The Worthy: A Ghost's Story
Fraternity life is pretty silly stuff, full of voluntary physical and mental torture, beer consumption rivaling that of small nations, and faux mystical ceremonies meant to bond one brother to another. This is the canvas on which Will Clarke paints The Worthy, his second novel, which has already been optioned for movie rights. You can see immediately why Hollywood is after the man--his sense of humor runs toward the devilish, and his characters are easily consumable, if hollow.
Subtitled A Ghost’s Story, The Worthy is told by a ghost--that of dead Gamma Chi brother Conrad Avery Sutton III. Conrad, a victim of murderous hazing, chronicles the goings-on of Gamma Chi pledges, his left-behind brothers, his girlfriend, and Gamma Chi’s cook Miss Etta, one of the few people who can see him.
This book succeeds in several ways. Its plot is as simple as a newspaper headline: Ghost of dead fraternity brother seeks revenge, gets more than he bargained for. It is relatively unabashed in its exposure of the secrets of fraternity life. You sense that Clarke’s recounting of Hell Week at Louisiana State University’s Gamma Chi chapter might be exactly like his own fraternal time. The book is violent and meanspirited without a shred of apology, exactly what you expect in a ghost story/murder mystery set at college.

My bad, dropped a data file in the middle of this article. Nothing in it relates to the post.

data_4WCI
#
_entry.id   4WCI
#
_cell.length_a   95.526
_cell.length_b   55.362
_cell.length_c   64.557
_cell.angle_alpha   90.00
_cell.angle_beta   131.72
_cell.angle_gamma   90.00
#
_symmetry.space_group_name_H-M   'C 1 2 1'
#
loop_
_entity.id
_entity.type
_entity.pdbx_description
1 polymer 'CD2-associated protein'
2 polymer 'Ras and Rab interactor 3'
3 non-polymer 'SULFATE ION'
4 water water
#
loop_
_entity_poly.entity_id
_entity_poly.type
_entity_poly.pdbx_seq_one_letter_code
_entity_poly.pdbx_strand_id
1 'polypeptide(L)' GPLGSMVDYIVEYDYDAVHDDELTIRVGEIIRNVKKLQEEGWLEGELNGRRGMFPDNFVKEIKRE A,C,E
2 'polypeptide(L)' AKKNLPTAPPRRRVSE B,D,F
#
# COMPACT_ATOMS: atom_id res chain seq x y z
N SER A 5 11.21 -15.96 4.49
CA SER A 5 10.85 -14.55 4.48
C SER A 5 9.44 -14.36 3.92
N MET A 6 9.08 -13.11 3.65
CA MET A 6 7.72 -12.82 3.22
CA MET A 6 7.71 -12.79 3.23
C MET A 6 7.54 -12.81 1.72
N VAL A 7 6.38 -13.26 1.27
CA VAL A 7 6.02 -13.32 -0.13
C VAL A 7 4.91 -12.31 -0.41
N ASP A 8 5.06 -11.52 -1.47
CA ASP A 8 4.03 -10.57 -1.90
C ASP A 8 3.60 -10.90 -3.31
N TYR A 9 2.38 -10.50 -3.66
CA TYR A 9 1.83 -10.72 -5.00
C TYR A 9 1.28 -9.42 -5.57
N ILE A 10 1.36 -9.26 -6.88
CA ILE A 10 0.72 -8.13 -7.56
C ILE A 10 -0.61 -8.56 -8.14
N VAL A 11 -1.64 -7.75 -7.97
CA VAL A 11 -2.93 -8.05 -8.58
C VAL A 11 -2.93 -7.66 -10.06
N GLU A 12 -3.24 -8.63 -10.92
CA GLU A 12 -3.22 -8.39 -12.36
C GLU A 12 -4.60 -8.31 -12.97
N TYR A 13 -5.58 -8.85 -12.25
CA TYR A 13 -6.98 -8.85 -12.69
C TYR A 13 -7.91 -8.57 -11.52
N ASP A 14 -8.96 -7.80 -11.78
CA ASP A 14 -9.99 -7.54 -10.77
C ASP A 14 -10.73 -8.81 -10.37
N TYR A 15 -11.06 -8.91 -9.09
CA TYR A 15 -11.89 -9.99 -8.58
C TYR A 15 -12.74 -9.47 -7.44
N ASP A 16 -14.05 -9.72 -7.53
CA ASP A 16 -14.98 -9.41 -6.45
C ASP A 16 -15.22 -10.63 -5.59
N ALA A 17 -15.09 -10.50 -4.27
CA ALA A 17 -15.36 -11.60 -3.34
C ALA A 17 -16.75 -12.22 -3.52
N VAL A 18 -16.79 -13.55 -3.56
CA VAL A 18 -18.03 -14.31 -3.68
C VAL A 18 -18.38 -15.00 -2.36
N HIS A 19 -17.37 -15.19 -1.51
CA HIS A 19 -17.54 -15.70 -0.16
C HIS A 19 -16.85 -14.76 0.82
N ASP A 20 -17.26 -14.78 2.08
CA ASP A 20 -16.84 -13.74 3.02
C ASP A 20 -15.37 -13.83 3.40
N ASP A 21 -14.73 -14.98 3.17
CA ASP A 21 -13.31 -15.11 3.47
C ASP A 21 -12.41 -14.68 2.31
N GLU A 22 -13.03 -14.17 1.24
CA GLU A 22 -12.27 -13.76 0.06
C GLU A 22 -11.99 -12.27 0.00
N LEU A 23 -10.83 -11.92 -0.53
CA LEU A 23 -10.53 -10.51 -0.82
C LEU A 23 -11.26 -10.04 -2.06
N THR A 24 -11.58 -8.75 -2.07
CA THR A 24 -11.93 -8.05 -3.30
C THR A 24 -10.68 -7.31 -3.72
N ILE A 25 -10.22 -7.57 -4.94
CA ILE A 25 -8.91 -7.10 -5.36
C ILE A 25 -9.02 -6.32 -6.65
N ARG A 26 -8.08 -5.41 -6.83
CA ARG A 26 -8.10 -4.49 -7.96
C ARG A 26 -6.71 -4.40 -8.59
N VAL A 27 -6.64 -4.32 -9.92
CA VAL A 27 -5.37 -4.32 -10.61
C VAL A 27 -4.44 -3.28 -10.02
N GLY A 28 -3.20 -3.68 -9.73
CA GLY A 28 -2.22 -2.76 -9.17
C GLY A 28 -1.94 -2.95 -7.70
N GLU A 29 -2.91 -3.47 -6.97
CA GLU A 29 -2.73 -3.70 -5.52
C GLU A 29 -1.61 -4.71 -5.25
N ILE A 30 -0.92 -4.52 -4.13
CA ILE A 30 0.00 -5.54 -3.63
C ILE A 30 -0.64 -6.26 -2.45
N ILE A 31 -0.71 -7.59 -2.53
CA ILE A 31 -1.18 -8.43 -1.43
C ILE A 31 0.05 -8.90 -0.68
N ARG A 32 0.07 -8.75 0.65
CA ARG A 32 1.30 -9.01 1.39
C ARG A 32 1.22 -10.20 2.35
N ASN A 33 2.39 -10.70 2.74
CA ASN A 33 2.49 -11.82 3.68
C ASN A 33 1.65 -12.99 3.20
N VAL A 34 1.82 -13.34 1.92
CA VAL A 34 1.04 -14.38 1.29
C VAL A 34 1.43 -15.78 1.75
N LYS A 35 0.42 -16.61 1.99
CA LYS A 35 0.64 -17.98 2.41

Ultimately, Clarke’s book turns out as silly as the fraternity life it portrays, due exclusively to his characters. Conrad, when he was alive, was a well-born, booze-swilling, Porsche-driving playboy. His self-confessed raison d’ętre was drinking and screwing his way across campus. His death brings him a sense of purpose outside this narrow scheme, but who cares? He’s turned from a selfish prick into a revengeful noncorporeal prick. The supporting characters are also simple stereotypes, whether they are rich white fraternity brothers, callow suck-up pledges, vapid Southern belles, overserious Christian collegians, or, most unfortunately, a black cook who is a saccharine mix of mammy and firebrand Baptist.
These characters may say more about college life in Louisiana and the South than they do about Clarke’s writing--he can turn a phrase when he raises his head above the ho-hum water line of his plot--but that kind of judgment isn’t quite relevant here. This book contains a huge amount of caricature, so much so that it nearly overwhelms its simple satirical import. If the satire had a more reasonable purpose--doesn’t everybody know how drunk and abusive frat boys can be?--The Worthy might not seem so unworthy.